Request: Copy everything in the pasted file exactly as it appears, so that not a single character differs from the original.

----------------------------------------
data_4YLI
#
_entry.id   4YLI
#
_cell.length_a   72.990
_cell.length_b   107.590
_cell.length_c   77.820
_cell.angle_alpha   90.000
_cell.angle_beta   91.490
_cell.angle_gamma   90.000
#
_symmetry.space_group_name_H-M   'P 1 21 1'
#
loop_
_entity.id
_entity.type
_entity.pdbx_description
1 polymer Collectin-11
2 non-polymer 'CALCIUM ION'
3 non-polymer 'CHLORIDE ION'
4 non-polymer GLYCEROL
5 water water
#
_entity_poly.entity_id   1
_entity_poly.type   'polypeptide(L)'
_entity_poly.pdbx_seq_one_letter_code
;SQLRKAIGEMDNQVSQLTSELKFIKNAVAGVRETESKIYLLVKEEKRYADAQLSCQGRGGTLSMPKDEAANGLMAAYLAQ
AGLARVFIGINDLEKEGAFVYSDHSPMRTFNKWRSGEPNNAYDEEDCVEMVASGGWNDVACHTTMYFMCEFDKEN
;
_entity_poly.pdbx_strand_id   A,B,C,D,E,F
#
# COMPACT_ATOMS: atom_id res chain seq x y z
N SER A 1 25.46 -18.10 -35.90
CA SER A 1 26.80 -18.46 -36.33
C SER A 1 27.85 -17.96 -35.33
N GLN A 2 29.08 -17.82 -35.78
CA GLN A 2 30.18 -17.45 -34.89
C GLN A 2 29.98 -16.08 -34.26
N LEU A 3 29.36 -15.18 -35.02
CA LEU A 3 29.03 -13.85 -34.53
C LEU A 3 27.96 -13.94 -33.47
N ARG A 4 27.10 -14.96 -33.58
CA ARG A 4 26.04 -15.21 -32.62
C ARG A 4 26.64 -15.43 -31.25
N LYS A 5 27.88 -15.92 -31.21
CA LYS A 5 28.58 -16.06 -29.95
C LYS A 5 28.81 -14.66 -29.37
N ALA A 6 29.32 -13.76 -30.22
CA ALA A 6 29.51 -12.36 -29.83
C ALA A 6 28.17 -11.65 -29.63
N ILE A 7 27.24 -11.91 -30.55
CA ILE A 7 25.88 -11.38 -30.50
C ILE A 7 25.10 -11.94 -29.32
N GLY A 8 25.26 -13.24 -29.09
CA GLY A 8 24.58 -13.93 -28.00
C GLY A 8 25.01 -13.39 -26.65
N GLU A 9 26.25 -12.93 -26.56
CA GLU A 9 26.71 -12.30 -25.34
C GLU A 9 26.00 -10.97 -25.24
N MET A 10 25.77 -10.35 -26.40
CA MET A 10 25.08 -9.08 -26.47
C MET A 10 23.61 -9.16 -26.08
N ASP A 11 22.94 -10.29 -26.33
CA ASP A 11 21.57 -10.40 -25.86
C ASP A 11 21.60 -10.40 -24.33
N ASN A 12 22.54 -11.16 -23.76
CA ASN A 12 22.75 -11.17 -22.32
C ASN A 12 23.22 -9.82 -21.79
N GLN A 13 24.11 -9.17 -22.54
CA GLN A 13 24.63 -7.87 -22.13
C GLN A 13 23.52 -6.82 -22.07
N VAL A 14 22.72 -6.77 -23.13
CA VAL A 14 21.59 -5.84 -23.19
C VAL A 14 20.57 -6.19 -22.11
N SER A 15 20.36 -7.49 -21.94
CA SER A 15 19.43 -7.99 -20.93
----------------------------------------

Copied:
data_4YLI
#
_entry.id   4YLI
#
_cell.length_a   72.990
_cell.length_b   107.590
_cell.length_c   77.820
_cell.angle_alpha   90.000
_cell.angle_beta   91.490
_cell.angle_gamma   90.000
#
_symmetry.space_group_name_H-M   'P 1 21 1'
#
loop_
_entity.id
_entity.type
_entity.pdbx_description
1 polymer Collectin-11
2 non-polymer 'CALCIUM ION'
3 non-polymer 'CHLORIDE ION'
4 non-polymer GLYCEROL
5 water water
#
_entity_poly.entity_id   1
_entity_poly.type   'polypeptide(L)'
_entity_poly.pdbx_seq_one_letter_code
;SQLRKAIGEMDNQVSQLTSELKFIKNAVAGVRETESKIYLLVKEEKRYADAQLSCQGRGGTLSMPKDEAANGLMAAYLAQ
AGLARVFIGINDLEKEGAFVYSDHSPMRTFNKWRSGEPNNAYDEEDCVEMVASGGWNDVACHTTMYFMCEFDKEN
;
_entity_poly.pdbx_strand_id   A,B,C,D,E,F
#
# COMPACT_ATOMS: atom_id res chain seq x y z
N SER A 1 25.46 -18.10 -35.90
CA SER A 1 26.80 -18.46 -36.33
C SER A 1 27.85 -17.96 -35.33
N GLN A 2 29.08 -17.82 -35.78
CA GLN A 2 30.18 -17.45 -34.89
C GLN A 2 29.98 -16.08 -34.26
N LEU A 3 29.36 -15.18 -35.02
CA LEU A 3 29.03 -13.85 -34.53
C LEU A 3 27.96 -13.94 -33.47
N ARG A 4 27.10 -14.96 -33.58
CA ARG A 4 26.04 -15.21 -32.62
C ARG A 4 26.64 -15.43 -31.25
N LYS A 5 27.88 -15.92 -31.21
CA LYS A 5 28.58 -16.06 -29.95
C LYS A 5 28.81 -14.66 -29.37
N ALA A 6 29.32 -13.76 -30.22
CA ALA A 6 29.51 -12.36 -29.83
C ALA A 6 28.17 -11.65 -29.63
N ILE A 7 27.24 -11.91 -30.55
CA ILE A 7 25.88 -11.38 -30.50
C ILE A 7 25.10 -11.94 -29.32
N GLY A 8 25.26 -13.24 -29.09
CA GLY A 8 24.58 -13.93 -28.00
C GLY A 8 25.01 -13.39 -26.65
N GLU A 9 26.25 -12.93 -26.56
CA GLU A 9 26.71 -12.30 -25.34
C GLU A 9 26.00 -10.97 -25.24
N MET A 10 25.77 -10.35 -26.40
CA MET A 10 25.08 -9.08 -26.47
C MET A 10 23.61 -9.16 -26.08
N ASP A 11 22.94 -10.29 -26.33
CA ASP A 11 21.57 -10.40 -25.86
C ASP A 11 21.60 -10.40 -24.33
N ASN A 12 22.54 -11.16 -23.76
CA ASN A 12 22.75 -11.17 -22.32
C ASN A 12 23.22 -9.82 -21.79
N GLN A 13 24.11 -9.17 -22.54
CA GLN A 13 24.63 -7.87 -22.13
C GLN A 13 23.52 -6.82 -22.07
N VAL A 14 22.72 -6.77 -23.13
CA VAL A 14 21.59 -5.84 -23.19
C VAL A 14 20.57 -6.19 -22.11
N SER A 15 20.36 -7.49 -21.94
CA SER A 15 19.43 -7.99 -20.93